Dye yarn samples, a tenugui (hand towel), and a furoshiki (wrapping cloth)
using Benibana (safflower) and Ai (indigo), the two main dye materials of Japan, and local plant material.
-Please note that this workshop is only open to people living in Japan.
-This workshop will be held in English via an interpreter.
|Date||Feb. 24 - Feb. 26 2022|
|Time||9:00 〜 16:00|
|Tuition Fee||¥41,800 (¥38,000 without tax, materials fee included)|
|Application Deadline||9:00 (JST) Jan. 14 2022|
|Day 1||Dye wool yarn using plant material which we will gather from around the school, and three mordants (alum, copper, and iron).|
|Day 2||Dye silk yarn using dried plant material (commercially available) and three mordants.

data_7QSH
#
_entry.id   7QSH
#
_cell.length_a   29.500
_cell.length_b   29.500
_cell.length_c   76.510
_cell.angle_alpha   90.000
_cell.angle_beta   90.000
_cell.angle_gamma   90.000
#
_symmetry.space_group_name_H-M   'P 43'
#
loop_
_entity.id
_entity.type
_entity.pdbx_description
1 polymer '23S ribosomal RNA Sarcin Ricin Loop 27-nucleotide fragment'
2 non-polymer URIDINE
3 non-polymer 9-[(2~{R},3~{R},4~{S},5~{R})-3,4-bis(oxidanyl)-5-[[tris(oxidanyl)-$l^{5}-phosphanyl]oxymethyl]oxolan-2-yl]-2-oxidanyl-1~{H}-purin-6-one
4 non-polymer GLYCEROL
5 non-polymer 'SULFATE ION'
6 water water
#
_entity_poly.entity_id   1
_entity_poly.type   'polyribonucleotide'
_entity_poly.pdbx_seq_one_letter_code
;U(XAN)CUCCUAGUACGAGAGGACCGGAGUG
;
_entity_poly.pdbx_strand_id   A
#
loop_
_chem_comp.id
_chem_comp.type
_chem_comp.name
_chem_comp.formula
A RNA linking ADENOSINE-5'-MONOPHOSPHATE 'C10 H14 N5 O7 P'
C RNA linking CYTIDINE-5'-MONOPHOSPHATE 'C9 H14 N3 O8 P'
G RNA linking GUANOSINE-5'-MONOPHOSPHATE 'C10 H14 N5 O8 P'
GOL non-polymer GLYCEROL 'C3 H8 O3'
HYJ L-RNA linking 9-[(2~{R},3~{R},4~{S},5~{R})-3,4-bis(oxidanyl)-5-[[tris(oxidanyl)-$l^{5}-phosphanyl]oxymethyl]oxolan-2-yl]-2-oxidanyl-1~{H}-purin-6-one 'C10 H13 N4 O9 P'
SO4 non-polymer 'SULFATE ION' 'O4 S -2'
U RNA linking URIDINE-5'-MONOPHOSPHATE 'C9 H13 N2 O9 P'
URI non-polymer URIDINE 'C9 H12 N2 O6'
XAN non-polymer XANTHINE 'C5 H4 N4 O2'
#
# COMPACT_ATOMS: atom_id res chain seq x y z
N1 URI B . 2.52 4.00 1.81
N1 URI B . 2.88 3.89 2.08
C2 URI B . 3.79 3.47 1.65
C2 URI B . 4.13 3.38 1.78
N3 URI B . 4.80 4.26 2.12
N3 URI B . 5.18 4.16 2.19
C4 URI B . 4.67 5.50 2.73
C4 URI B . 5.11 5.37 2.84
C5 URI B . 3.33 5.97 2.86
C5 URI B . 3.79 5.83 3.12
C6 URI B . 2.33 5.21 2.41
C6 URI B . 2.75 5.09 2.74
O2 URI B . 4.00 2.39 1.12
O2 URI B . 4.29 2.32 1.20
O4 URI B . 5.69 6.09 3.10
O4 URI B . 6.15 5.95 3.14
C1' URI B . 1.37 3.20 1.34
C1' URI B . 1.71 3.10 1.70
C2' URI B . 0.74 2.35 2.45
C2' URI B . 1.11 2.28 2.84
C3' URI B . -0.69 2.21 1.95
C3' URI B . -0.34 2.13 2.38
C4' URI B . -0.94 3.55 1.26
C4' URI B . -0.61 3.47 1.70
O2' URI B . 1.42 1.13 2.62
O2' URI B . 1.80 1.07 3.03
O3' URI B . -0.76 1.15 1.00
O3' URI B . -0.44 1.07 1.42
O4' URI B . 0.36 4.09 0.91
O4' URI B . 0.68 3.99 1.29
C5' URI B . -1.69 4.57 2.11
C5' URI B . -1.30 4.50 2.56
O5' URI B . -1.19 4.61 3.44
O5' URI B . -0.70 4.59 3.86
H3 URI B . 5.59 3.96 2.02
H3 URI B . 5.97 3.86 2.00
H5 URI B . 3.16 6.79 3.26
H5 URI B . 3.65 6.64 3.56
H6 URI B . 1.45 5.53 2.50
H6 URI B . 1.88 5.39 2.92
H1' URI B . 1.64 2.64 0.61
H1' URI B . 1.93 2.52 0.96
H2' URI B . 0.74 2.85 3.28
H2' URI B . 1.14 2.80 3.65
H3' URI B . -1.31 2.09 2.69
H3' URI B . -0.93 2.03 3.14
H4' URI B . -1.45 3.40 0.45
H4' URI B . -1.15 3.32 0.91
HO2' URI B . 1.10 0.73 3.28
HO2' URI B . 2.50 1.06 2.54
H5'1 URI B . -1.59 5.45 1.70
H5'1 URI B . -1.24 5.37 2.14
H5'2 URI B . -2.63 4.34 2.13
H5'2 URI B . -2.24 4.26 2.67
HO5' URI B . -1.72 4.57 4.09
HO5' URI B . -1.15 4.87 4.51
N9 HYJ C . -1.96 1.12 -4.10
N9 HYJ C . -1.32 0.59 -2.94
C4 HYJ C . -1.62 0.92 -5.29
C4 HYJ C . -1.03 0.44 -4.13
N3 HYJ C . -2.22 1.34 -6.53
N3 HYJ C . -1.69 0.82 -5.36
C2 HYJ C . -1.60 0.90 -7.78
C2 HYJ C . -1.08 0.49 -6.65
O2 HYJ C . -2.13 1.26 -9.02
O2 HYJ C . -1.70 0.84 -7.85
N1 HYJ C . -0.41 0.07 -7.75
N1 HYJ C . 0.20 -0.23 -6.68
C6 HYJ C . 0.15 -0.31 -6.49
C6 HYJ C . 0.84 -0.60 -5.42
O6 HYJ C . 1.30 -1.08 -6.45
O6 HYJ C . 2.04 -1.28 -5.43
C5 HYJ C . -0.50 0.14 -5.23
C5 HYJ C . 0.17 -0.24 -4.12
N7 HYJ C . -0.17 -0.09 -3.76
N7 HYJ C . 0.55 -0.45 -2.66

Benibana dyeing: dye silk yarn and a linen furoshiki.
|Day 3||Indigo dyeing: dye cotton yarn and a cotton tenugui using shibori and/or itajime techniques.|
|Things to Bring:|
|Indoor shoes (slippers or shoes)
Note taking materials
Pencil or mechanical pencil with HB lead, and eraser
Scissors for cutting yarn and paper
Cotton gloves (gunte)
Pruning shears (optional)
Clothes you can get stained (we will gather plants for dyeing)
Masaru Hori has worked on restoration of fabrics from Fujinoki Kofun (late 6th Century burial mound), and on fabrics etc. for the New Imperial Palace and Akasaka State Guesthouse at Kawashima Selkon Textiles. He has been teaching dyeing at Kawashima Textile School from 1996.